08-08-2017 04:32 PM
Hi -- using the latest DPP on Windows 8.1 I'm getting artifacts when rotating a small amount (0 to 2 degrees).
They are faint, and not normally visible, but they become important when doing techniques such as image averaging across many exported images, where you are often drawing lots of image detail out of the low level noise.
I created an animation of the effect at this link: http://caseyconnor.org/pub/image/rotation-example.gif
...that's a 26MB file so you will need to give it some time to load before it will play through smoothly. To create it, I exported multiple times from the same RAW image, altering the rotation by 0.1 degrees between -1.5 and 0 degrees. I then took the individual images and applied an extreme contast curve to make it more visible.
You can see a visible "grid" of dark lines that scales according to how much the image is rotated.
Past about 2 degrees, the grid isn't noticeable (because it scales so small as to be irrelevant), but of course 0-2 degrees is probably the most common range of rotation that will be used. I tried to come up with a reproducible method, and the best I have is:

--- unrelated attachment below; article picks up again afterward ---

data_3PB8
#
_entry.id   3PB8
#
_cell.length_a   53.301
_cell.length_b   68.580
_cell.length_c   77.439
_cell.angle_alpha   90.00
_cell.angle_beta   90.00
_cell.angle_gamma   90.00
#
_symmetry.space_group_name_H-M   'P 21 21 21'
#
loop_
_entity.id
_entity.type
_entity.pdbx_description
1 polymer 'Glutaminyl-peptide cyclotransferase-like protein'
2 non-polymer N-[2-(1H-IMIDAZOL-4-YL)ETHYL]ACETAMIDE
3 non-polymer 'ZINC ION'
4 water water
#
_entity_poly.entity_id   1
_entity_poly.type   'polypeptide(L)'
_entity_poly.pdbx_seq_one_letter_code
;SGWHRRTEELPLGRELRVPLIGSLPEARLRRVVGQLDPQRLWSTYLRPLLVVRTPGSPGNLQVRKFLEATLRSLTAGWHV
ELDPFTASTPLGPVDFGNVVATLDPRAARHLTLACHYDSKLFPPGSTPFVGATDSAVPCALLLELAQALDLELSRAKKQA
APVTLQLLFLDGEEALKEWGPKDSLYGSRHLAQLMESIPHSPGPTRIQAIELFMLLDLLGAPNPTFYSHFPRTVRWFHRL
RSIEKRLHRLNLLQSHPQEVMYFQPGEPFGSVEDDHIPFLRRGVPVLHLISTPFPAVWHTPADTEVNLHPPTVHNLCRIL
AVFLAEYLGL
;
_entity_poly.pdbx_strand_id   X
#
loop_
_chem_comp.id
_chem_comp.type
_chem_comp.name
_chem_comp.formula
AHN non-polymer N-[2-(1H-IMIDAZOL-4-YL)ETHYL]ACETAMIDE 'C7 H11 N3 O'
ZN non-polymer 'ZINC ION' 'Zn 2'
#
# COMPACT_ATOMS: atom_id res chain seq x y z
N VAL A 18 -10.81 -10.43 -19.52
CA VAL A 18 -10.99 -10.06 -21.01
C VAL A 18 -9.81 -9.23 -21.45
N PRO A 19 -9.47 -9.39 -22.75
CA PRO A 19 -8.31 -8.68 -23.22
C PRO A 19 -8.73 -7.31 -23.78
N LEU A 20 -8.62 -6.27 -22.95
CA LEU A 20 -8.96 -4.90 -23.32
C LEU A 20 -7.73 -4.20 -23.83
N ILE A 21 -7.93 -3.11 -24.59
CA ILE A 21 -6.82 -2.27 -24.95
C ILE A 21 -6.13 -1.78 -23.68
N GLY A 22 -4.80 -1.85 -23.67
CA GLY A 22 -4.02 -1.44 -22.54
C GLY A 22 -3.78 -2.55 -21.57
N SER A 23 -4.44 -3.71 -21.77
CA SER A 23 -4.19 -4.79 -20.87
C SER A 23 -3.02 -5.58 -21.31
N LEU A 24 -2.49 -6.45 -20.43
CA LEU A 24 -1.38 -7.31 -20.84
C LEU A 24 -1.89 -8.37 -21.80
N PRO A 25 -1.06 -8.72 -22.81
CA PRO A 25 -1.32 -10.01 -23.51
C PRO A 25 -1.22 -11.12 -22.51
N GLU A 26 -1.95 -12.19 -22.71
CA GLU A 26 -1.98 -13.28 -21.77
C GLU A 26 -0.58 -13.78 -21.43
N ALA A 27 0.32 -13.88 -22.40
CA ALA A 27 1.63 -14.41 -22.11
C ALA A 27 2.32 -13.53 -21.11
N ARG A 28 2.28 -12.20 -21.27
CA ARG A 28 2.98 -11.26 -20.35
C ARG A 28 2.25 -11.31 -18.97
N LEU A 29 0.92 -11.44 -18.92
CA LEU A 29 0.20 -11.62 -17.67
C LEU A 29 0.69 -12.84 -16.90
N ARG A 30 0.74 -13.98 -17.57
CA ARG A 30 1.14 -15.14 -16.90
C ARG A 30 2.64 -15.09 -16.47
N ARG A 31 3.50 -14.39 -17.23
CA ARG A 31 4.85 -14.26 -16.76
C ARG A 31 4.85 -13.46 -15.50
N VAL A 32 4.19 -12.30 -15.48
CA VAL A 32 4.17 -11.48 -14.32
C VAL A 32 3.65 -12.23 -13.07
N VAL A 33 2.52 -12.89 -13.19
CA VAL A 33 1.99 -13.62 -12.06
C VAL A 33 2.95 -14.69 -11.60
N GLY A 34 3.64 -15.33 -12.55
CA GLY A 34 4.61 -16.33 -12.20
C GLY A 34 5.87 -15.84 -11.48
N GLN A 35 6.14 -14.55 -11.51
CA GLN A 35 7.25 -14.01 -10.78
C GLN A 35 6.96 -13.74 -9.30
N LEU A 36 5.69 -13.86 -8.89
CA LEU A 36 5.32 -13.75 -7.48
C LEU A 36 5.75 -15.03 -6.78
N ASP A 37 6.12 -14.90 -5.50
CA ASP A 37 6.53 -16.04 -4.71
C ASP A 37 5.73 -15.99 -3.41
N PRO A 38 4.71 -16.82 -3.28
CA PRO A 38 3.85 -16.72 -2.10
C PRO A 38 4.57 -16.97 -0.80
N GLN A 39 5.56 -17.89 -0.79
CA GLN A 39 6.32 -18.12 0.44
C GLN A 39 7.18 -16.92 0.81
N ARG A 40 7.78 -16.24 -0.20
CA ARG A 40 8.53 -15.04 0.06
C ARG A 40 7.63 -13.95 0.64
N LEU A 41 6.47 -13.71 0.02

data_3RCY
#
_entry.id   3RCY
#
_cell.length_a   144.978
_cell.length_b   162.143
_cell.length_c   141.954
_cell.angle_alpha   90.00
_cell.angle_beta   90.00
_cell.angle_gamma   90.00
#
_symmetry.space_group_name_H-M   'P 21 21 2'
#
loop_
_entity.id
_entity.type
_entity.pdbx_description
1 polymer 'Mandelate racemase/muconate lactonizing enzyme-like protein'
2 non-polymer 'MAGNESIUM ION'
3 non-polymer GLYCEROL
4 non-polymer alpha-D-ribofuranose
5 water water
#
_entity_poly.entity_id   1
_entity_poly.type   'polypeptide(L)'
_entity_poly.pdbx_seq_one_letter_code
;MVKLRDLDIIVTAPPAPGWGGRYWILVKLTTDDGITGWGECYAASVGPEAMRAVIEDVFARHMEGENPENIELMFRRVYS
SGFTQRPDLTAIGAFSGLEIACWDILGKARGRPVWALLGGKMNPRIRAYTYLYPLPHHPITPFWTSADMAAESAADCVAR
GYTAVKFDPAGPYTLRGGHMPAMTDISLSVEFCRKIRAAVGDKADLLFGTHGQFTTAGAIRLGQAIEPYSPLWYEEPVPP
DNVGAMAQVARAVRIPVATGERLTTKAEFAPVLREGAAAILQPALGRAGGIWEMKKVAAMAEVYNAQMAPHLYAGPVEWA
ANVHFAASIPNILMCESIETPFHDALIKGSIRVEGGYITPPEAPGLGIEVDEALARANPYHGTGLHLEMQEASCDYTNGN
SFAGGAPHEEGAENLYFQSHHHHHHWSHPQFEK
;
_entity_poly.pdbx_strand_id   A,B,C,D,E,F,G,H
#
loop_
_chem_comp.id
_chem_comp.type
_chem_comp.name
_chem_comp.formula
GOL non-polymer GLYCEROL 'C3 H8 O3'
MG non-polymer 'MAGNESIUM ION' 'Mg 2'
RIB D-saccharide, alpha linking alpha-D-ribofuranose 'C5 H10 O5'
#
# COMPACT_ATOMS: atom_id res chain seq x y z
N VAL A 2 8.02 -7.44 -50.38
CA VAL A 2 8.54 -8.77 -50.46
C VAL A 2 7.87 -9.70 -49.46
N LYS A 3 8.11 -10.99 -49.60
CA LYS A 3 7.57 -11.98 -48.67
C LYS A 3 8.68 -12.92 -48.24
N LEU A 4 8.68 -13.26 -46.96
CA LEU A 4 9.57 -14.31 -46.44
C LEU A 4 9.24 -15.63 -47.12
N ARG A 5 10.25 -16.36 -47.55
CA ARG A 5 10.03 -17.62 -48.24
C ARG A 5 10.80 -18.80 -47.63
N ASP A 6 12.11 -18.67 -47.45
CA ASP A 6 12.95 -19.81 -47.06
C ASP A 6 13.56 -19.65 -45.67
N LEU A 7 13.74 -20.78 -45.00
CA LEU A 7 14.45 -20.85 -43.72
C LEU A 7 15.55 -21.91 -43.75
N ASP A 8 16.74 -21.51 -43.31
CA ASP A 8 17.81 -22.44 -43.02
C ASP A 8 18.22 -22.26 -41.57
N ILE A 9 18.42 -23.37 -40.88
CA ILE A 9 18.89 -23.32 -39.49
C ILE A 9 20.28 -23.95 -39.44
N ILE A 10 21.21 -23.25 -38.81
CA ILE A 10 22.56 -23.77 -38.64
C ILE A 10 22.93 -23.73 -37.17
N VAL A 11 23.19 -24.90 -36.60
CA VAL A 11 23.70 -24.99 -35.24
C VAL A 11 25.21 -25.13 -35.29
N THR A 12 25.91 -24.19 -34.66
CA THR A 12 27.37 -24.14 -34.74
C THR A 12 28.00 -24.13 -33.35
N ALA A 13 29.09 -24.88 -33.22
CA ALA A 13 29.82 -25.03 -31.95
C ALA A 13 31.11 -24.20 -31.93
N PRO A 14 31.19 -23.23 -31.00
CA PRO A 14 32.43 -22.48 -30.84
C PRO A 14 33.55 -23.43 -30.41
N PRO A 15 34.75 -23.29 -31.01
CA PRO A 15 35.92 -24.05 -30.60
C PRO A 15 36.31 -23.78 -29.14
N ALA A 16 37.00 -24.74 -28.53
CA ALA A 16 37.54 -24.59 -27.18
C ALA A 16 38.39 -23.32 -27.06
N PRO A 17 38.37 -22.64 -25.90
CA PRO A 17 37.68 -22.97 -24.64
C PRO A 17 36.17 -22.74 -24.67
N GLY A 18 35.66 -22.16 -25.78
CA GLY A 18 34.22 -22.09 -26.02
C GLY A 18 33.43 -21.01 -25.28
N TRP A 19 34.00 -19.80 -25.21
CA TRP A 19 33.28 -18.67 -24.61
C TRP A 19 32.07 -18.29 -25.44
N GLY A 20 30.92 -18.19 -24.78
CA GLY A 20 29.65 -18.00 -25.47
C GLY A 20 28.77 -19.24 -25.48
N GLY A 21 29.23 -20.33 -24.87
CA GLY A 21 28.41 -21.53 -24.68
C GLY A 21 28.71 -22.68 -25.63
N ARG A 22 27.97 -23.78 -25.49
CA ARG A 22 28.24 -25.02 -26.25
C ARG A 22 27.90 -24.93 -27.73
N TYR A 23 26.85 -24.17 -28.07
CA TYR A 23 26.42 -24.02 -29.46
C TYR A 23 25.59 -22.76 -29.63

- use an under-exposed image with a fair amount of noise (this pattern appears down close to the noise)
- use DPP's DLO feature at 100% with all other corrections disabled (CA, color blur, noise reduction, etc); the pattern appears without DLO enabled, but it's less obvious
- rotate a small amount (0-1.5 degrees)
- open in GIMP/PS/etc and apply a curve that boosts the shadows and draws out contrast in the low end
Again, it's not always obvious unless you are image-averaging (or image-median'ing) and pulling up the shadows a lot, in which case it becomes even more obvious, but it's serious enough of an issue that it has gotten in my way.
You can see an example of how bad it gets after image averaging (in this case a median calculation) here: http://caseyconnor.org/pub/image/bandingexample.jpg
The workaround is not to rotate in DPP, do the image averaging, and rotate in GIMP/PS/etc. But it would be nice if DPP could rotate properly.
Maybe it's a floating-point math rounding/precision error?
08-08-2017 07:08 PM
Correct, do the heavy lifting, and then rotate the final result. As you discovered applying unnecessary processing before you do the heavy lifting introduces noise and distortion.
BTW, I think DPP is doing what it is supposed to do, which is the best it can with a digitally sampled image. The distortion is called artifacting.